“This Child is destined to be the Downfall and the Rise of many in Israel, a Sign that will be opposed — and you yourself shall be pierced with a sword.” —Luke 2:34-35

When hurt, we naturally close ourselves off to the one who hurt us and even to other people as further protection. When Mary, Jesus’ mother, was hurt, she did just the opposite, opening herself up to others even more (e.g. Acts 1:14). Therefore, we picture her with her immaculate heart exposed. In fact, when Mary’s heart was pierced with the sword of sorrow, she not only opened her heart but the hearts of others also, so that “the thoughts of many hearts” were laid bare (Lk 2:35).
Mary could do this because she was immaculate, without sin. We also, by repenting of sin, can react to hurt with great openness rather than with the natural reactions of closing up due to unforgiveness, resentment, hatred, anger, manipulation, or fear. A broken heart plus a repentant heart equals an open heart. A broken heart plus a sinful heart equals a hardened, closed heart. A heart broken by hurts is not the end but the beginning of a process. Both the greatest and worst people in the world became what they are because of suffering broken hearts. Our repentance makes the difference between breaking open or closing up.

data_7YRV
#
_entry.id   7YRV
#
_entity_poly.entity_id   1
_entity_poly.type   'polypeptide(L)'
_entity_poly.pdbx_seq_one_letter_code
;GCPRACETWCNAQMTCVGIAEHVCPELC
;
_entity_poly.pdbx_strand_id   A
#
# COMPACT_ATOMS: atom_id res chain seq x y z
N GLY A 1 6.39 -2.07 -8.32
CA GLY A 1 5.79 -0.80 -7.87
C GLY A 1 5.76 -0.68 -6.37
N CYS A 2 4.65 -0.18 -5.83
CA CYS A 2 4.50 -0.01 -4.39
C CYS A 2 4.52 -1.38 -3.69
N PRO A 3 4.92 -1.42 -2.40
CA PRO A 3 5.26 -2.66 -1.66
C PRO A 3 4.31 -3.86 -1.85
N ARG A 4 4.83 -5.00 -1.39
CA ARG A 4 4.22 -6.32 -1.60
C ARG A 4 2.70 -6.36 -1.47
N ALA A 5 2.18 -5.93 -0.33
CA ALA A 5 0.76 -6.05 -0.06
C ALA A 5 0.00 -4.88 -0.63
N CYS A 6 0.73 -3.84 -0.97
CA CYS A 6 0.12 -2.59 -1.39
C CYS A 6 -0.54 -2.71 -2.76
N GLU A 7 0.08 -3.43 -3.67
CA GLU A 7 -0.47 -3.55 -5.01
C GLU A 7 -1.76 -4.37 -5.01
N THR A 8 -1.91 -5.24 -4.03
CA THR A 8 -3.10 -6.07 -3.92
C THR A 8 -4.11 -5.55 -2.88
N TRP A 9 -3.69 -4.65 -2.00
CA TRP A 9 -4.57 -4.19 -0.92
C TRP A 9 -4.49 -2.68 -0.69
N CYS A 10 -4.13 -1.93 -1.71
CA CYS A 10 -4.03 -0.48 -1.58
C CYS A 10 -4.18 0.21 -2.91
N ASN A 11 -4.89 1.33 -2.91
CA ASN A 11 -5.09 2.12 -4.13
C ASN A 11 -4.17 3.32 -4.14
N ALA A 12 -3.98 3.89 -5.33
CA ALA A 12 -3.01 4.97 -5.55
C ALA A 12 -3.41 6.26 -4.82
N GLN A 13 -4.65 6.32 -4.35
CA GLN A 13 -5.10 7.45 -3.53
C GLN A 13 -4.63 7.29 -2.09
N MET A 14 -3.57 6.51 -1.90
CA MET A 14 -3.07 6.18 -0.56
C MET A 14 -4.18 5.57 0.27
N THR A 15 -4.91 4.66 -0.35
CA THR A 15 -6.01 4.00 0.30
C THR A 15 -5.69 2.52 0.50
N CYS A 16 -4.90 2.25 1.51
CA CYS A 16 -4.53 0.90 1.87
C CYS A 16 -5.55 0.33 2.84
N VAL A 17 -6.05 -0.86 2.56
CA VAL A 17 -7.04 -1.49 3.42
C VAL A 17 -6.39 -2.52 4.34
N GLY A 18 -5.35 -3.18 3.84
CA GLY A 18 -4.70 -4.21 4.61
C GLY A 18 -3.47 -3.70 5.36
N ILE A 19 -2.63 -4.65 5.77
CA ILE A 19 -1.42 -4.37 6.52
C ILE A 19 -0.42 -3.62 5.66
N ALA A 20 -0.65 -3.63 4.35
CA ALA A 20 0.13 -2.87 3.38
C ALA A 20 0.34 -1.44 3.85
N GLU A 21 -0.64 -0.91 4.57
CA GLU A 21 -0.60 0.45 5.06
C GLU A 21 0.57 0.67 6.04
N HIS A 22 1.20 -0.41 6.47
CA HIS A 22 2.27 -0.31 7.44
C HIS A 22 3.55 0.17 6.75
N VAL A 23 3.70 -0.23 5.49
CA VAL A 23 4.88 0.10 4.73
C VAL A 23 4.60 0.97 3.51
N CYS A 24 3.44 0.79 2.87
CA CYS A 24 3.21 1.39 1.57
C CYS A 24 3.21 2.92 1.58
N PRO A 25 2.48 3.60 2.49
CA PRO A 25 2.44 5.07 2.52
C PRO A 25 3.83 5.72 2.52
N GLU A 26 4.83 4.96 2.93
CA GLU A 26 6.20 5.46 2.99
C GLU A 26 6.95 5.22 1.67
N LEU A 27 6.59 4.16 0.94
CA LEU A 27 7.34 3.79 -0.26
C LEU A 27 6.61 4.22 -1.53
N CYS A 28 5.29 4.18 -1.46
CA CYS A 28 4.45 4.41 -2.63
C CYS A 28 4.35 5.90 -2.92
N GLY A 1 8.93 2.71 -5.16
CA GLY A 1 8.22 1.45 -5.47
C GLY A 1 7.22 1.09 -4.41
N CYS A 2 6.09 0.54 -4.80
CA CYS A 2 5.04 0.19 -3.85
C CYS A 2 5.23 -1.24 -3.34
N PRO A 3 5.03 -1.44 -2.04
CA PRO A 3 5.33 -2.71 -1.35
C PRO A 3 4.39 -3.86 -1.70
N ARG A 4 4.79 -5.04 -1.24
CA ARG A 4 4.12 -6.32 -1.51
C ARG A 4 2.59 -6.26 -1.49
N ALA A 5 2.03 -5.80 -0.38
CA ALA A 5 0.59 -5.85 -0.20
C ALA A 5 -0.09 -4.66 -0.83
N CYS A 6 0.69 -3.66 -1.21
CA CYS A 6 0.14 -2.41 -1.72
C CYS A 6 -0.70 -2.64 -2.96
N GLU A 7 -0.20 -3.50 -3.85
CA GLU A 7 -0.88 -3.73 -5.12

Prayer: Father, thank You for what You can do with a broken heart.
Promise: “Son though He was, He learned obedience from what He suffered; and when perfected, He became the Source of eternal salvation for all who obey Him.” —Heb 5:8-9
Praise: Mary, Jesus’ mother, was “filled with the Holy Spirit” and “began to express [herself] in foreign tongues” (Acts 1:14; 2:4).


“He humbled Himself, obediently accepting even death, death on a cross!” —Philippians 2:8

We sing: “When I behold the wondrous cross on which the Prince of glory died, my richest gain I count but loss and pour contempt on all my pride.” At the cross, our values change, and we get in touch with reality. At the cross, we humble ourselves. Through the cross, Jesus’ name was exalted above every other name (Phil 2:9), and we who believe in the crucified and glorified Jesus share in His exaltation. Those who humble themselves at the cross will be exalted (Mt 23:12).
We sing: “At the cross, at the cross, there’s a precious fountain.” When we behold the wondrous cross, we receive the living waters of the Holy Spirit (Gal 3:1-2). We are bathed in healing (see Nm 21:9), faith, and eternal life (Jn 3:14-15).